Monday, October 9, 2017

The NRA's prostitution ring

The Denver Post's top headline after one of the gun lobby's very best customers killed 59 people from above read thusly: "NRA supports restriction."

Yes, the top story was what the NRA might do after all that killing.

It wasn't, "Congress admits cowardice in the face of carnage." It wasn't, "President lifts thumb to avert next slaughter."

It wasn't even, "Thoughts and prayers waft over Las Vegas."

It was, "What does the NRA think about this?"

Understand: The NRA's deigning to consider any restrictions at all on a hyper-killing device called a bump stock is headline news. It's: "China calls for safer toys." It's "Medellin Cartel urges: 'Just say no.'"

That "NRA supports (fill in the blank)" is Page 1 fodder may be the greatest indictment of our political system, next to Donald Trump's ascendancy.

The NRA is a group of hobbyists -- people with time and gun powder residue on their hands.

What a group of hobbyists says should be of no interest to anyone except to fellow hobbyists – say, if the next NRA convention opts for cold cuts over cutlets.

To make NRA an adviser for public policy on anything involving firearms is akin to the Fraternal Order of Vespa Riders dictating traffic policy.

What actual people think about gun policies – and solid majorities support stricter gun laws such as universal background checks – is immaterial.

The same applies, for instance, to environmental protection. But when the Trump administration wants advice on that matter, it turns to the special interests affected.

Recent news coverage has flagged Environmental Protection Administration director Scott Pruitt as one of the profligate offenders in the Trump administration's jetting around on taxpayers' dollars for spurious reasons.

What is more significant, though, is what the New York Times reports: that Pruitt's itinerary as EPA director reveals almost non-stop canoodling with corporations that have vested concerns in his decisions.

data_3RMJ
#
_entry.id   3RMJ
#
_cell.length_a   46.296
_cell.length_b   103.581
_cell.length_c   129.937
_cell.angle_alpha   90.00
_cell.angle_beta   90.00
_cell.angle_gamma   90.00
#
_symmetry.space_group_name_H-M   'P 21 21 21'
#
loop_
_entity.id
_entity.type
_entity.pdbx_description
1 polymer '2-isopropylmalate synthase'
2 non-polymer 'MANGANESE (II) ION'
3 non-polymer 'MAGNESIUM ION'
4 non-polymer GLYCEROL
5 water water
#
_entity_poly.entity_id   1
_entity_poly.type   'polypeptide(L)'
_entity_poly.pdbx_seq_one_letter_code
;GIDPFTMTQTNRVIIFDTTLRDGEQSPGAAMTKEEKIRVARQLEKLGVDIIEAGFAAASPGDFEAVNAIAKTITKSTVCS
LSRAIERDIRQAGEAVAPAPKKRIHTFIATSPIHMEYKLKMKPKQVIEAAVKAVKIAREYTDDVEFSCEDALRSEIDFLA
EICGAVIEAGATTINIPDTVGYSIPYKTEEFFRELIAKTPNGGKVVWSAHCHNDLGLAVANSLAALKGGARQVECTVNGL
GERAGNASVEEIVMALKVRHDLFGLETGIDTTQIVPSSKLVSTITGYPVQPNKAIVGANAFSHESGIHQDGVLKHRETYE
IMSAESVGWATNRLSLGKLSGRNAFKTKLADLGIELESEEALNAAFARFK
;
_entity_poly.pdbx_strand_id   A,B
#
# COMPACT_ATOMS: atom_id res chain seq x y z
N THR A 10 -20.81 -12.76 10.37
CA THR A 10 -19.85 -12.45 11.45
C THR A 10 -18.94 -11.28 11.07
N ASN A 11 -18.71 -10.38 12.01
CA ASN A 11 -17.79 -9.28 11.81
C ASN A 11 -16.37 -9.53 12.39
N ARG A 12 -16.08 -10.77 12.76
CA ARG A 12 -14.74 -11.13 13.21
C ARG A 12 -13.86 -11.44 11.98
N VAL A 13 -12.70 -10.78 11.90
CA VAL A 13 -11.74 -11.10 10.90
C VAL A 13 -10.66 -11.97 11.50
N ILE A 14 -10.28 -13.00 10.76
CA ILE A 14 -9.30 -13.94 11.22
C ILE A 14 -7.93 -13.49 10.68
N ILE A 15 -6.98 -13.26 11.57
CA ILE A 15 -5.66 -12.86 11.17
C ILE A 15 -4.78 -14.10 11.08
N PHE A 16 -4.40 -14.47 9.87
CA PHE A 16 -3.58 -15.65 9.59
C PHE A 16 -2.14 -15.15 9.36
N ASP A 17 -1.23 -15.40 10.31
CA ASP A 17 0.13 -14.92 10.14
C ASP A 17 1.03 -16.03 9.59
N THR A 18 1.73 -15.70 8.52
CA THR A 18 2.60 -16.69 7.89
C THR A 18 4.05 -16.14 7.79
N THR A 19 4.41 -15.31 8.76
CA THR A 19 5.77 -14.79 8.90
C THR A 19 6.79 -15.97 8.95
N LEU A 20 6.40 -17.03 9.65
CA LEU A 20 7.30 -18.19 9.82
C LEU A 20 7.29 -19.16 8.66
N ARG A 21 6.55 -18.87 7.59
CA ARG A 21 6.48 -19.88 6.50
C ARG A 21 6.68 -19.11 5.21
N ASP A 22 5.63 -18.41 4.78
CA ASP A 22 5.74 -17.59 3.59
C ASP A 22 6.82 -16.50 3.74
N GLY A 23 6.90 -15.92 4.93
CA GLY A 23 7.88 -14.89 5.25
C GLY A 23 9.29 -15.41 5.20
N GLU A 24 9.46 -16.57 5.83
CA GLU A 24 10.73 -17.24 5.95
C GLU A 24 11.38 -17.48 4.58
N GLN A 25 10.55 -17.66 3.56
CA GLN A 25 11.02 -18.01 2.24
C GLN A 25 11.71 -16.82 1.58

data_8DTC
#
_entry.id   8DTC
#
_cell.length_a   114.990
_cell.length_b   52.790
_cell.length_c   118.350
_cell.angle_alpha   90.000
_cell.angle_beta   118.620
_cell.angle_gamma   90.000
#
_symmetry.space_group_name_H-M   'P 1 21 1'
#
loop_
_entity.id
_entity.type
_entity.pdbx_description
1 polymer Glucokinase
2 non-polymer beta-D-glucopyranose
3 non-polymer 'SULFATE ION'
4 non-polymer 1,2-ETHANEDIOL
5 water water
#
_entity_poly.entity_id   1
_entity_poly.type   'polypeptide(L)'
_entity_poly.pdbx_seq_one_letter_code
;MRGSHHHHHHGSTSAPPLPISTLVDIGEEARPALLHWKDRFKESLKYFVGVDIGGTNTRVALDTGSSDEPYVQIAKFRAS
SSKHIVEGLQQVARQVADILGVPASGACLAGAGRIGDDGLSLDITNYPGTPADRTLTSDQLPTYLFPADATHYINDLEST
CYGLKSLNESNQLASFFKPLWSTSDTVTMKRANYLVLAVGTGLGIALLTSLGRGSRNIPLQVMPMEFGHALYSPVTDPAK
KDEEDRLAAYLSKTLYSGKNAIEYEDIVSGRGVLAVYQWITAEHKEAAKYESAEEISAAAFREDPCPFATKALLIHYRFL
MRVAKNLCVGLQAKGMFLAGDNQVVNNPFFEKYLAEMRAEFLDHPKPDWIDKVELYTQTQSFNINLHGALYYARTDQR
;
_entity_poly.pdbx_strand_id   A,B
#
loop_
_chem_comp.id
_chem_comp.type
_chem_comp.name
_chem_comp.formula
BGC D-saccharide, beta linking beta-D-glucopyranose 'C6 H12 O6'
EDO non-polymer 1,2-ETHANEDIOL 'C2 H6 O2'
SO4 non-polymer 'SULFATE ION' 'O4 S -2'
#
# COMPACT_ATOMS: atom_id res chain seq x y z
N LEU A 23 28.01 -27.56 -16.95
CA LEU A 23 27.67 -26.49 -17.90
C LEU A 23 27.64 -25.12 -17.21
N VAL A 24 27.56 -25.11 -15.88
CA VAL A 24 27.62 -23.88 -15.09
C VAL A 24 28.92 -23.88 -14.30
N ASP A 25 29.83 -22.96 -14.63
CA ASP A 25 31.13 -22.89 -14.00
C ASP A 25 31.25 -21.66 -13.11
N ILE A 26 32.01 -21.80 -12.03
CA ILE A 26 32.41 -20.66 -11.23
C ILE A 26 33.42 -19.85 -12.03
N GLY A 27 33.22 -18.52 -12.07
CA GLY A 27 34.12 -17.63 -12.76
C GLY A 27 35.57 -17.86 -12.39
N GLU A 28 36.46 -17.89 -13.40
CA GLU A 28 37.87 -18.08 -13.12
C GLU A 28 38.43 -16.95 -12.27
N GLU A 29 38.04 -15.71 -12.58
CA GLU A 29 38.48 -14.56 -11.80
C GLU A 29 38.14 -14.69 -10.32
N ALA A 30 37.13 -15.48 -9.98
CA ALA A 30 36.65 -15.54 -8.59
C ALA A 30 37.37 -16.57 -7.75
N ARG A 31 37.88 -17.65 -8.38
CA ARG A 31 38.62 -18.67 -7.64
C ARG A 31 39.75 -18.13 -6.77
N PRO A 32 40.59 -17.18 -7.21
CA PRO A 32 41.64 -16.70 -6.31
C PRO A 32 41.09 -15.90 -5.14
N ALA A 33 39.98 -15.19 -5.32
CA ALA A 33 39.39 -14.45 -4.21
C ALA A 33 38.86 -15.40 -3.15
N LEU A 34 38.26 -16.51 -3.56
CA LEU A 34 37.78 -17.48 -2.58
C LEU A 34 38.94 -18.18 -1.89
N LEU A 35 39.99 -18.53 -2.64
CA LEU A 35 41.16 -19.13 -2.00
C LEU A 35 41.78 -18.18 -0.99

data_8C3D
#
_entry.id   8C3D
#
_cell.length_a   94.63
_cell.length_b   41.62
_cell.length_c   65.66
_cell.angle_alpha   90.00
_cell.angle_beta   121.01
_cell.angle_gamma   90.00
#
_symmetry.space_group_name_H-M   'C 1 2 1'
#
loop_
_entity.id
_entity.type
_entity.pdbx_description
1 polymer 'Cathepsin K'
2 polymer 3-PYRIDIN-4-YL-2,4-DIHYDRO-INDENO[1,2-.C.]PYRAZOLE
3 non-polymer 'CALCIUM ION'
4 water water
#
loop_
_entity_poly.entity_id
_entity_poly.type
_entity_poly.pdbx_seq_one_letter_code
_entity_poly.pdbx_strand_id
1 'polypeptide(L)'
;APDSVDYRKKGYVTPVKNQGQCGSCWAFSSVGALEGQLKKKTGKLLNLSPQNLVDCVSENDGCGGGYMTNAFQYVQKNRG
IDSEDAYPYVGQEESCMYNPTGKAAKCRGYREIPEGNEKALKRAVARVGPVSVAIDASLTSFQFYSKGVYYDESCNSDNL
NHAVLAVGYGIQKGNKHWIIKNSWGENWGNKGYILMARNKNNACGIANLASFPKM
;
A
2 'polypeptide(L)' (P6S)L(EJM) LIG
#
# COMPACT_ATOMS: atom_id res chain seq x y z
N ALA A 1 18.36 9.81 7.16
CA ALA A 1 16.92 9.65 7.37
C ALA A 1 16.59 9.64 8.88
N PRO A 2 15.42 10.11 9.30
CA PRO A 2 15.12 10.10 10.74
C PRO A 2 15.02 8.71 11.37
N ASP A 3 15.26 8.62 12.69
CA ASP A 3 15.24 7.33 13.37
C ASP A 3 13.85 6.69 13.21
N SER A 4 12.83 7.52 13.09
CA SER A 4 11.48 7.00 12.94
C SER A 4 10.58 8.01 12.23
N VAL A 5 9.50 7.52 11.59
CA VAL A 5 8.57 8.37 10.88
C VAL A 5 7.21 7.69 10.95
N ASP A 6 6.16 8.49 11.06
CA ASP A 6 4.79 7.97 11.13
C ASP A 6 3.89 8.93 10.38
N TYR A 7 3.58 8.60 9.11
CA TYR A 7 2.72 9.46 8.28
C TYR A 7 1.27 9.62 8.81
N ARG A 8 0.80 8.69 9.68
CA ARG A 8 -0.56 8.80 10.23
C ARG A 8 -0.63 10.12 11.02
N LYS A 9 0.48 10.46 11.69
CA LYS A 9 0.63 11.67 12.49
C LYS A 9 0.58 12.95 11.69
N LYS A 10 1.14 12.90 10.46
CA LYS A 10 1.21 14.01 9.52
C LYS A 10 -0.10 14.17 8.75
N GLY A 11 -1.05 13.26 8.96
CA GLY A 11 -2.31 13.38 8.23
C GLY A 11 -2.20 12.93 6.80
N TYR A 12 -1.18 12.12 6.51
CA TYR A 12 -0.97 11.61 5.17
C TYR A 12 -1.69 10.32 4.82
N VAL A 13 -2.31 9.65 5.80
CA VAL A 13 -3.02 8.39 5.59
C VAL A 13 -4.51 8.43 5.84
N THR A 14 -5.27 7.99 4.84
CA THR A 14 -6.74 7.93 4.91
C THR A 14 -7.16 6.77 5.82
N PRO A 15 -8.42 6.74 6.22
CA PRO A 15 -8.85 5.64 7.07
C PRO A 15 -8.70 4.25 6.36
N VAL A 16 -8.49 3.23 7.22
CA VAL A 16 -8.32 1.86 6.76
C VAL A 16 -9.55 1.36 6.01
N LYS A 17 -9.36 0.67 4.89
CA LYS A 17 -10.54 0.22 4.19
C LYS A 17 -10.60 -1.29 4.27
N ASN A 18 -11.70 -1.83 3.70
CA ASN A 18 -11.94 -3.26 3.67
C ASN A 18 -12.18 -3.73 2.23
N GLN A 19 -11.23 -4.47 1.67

These include meeting with major campaign donors like coal mining behemoth Alliance Resource Partners, which is now thinking the $2 million it gave the Trump campaign was one heck of an investment.

Well, back to the NRA. Public disclosures reveal that it spent more on lobbying in the first two quarters of this year -- $3.2 million just through June -- than it did in all of last year.

You wonder where all those dollars went.

No mystery as to what those dollars have wrought. One of the first things Trump did as president was sign a Republican bill to roll back an Obama administration rule adding people deemed mentally incompetent to the national background check database.

Yes, this was Job 1 for a new president. Those gun hobbyists have clout.

Because the man who killed so many in Las Vegas passed a background check doesn't mean we should throw up our hands on the rightness of such checks for all gun purchases, including online purchases like the Aurora theater gunman used to amass his arsenal.

However, when President Obama sought to impose such a restriction after the massacre of innocents at Sandy Hook, the "thoughts and prayers" bravehearts in Congress shot it down.

No doubt the hobbyists' lobbyists helped steady the aim for the GOP.

This week conservative media are making a big production of the fact that some Democrats received campaign contributions from now-certifiably sleazy, if not criminal, movie mogul Harvey Weinstein.

This might concern us if Weinstein were, like Big Coal and the gun lobby, helping formulate public policy. He's not. It's hardly a concern at all.

We seem resolved to ignore what vested industries have done to steal our democracy.

In other news, the president of the Brazil Olympic Committee was arrested for buying votes to bring the 2016 games to Rio de Janeiro.

It's a criminal offense to buy a sports spectacle. But you'll never see gun merchants or big polluters doing a perp walk for buying our government.

Longtime newspaperman John Young lives in Colorado. Email:

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